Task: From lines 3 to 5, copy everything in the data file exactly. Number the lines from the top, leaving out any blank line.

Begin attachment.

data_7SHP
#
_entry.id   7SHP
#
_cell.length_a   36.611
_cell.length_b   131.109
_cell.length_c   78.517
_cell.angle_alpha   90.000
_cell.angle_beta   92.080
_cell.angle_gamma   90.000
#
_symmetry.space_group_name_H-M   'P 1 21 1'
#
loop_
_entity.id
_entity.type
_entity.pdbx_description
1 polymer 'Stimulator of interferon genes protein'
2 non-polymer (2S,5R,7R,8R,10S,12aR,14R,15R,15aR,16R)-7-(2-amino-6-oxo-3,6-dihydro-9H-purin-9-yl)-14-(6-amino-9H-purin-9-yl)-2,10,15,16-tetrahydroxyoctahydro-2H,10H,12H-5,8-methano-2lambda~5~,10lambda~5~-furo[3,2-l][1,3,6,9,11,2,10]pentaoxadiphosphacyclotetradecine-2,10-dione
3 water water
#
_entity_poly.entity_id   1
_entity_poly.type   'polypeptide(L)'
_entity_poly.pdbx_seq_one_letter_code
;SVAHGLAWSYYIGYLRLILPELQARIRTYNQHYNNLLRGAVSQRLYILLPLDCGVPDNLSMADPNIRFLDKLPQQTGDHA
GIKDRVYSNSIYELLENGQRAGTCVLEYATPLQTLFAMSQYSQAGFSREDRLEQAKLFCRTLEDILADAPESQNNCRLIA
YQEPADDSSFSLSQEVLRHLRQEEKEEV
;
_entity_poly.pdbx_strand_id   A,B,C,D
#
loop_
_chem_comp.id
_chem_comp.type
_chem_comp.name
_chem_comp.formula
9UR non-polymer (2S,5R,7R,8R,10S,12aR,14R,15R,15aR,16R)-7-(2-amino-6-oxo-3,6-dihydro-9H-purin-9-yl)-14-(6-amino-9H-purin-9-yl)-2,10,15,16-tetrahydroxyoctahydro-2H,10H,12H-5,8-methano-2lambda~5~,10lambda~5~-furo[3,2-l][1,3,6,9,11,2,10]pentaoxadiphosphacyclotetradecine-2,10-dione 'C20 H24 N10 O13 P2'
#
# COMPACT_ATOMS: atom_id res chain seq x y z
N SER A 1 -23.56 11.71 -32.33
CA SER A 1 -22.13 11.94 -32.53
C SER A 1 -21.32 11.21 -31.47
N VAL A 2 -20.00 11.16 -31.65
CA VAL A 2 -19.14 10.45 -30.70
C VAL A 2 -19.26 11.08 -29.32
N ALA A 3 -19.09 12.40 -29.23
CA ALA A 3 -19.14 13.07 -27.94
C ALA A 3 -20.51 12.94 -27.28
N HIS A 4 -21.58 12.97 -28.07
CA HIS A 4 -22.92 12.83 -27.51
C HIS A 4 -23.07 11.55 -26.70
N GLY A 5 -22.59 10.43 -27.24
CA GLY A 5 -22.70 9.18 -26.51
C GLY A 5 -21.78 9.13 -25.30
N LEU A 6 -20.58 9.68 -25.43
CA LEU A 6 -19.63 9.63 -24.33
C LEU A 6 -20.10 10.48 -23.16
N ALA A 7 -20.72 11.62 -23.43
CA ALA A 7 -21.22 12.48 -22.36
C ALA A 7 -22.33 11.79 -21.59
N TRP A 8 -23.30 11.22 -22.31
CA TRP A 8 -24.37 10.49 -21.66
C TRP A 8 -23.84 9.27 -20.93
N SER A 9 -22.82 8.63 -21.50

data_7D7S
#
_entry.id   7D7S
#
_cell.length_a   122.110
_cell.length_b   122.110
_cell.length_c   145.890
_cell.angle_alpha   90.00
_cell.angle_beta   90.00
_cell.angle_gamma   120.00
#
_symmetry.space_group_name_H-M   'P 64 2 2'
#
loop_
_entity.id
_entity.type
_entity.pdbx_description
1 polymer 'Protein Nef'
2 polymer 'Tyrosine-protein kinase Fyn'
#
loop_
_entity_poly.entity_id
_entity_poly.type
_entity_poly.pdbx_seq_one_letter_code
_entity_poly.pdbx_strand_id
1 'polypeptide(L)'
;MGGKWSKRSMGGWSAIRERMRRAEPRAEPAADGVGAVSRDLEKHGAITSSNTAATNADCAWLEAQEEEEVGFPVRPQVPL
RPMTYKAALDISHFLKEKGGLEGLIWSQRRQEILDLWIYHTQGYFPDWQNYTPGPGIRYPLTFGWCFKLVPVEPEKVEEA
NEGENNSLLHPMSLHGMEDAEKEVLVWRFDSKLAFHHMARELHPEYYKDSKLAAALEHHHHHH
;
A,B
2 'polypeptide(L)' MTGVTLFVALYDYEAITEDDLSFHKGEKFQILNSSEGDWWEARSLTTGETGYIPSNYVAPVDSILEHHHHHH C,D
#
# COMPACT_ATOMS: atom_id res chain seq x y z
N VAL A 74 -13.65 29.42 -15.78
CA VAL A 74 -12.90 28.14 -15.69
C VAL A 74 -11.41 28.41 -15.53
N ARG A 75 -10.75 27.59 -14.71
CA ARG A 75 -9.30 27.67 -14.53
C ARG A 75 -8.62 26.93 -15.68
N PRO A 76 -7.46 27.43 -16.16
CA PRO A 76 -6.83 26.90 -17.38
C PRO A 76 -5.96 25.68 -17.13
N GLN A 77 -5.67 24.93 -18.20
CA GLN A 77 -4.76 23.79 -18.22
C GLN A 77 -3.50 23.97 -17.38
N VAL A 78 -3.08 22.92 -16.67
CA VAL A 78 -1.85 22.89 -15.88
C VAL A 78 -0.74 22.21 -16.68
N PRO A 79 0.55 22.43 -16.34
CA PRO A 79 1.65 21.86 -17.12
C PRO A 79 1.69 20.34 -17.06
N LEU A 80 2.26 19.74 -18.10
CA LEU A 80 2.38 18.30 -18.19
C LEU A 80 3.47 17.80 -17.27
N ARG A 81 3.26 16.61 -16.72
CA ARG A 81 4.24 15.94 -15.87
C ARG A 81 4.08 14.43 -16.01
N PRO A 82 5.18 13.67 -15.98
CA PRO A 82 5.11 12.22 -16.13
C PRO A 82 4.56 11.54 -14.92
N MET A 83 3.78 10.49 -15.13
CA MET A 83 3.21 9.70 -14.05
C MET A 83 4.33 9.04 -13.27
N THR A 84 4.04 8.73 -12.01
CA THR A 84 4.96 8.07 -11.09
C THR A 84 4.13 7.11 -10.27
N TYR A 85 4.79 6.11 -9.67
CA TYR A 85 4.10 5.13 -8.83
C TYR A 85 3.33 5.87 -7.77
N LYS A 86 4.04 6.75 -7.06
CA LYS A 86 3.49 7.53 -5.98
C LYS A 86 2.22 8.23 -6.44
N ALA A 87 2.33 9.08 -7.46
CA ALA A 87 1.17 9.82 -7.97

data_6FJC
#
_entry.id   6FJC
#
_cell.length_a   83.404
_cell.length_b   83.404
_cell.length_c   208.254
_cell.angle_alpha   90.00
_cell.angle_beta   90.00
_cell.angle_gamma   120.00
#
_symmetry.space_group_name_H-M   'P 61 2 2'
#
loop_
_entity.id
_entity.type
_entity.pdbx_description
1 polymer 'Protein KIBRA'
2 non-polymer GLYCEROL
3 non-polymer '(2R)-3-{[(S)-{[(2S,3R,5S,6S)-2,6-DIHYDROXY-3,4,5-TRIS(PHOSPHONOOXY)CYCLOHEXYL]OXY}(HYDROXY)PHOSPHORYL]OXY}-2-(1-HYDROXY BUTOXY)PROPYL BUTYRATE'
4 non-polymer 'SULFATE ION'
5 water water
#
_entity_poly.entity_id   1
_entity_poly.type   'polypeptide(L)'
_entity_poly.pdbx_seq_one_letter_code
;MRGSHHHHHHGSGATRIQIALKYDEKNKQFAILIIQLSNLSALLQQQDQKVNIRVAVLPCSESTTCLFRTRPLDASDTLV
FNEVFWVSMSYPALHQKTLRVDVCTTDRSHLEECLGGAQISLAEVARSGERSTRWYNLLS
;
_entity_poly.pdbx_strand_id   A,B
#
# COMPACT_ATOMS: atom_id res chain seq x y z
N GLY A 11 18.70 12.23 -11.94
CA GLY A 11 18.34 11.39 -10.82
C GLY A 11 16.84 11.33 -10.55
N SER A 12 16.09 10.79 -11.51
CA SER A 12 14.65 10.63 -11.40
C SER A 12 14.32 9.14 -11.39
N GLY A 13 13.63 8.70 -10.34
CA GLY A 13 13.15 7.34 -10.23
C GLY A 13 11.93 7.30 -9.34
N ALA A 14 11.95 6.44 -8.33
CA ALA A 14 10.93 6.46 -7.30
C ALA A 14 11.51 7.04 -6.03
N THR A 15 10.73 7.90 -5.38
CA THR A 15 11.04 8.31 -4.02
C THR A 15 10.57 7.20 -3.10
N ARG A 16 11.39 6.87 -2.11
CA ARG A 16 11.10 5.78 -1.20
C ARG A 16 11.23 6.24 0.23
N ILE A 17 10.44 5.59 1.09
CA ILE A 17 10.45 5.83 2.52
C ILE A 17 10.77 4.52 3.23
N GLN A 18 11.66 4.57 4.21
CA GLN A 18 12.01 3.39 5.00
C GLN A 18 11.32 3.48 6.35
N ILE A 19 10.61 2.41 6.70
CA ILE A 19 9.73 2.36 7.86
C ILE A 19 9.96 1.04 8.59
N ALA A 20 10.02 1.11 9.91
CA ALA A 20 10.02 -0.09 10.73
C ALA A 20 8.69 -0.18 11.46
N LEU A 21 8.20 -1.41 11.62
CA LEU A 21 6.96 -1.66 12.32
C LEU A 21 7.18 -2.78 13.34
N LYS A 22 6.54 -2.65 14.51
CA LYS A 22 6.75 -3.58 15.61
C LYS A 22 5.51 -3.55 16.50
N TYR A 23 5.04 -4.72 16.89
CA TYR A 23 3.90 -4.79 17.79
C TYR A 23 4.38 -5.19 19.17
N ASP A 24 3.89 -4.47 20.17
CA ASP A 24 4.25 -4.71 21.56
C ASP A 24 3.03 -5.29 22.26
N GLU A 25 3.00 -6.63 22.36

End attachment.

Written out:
_entry.id   7SHP
#
_cell.length_a   36.611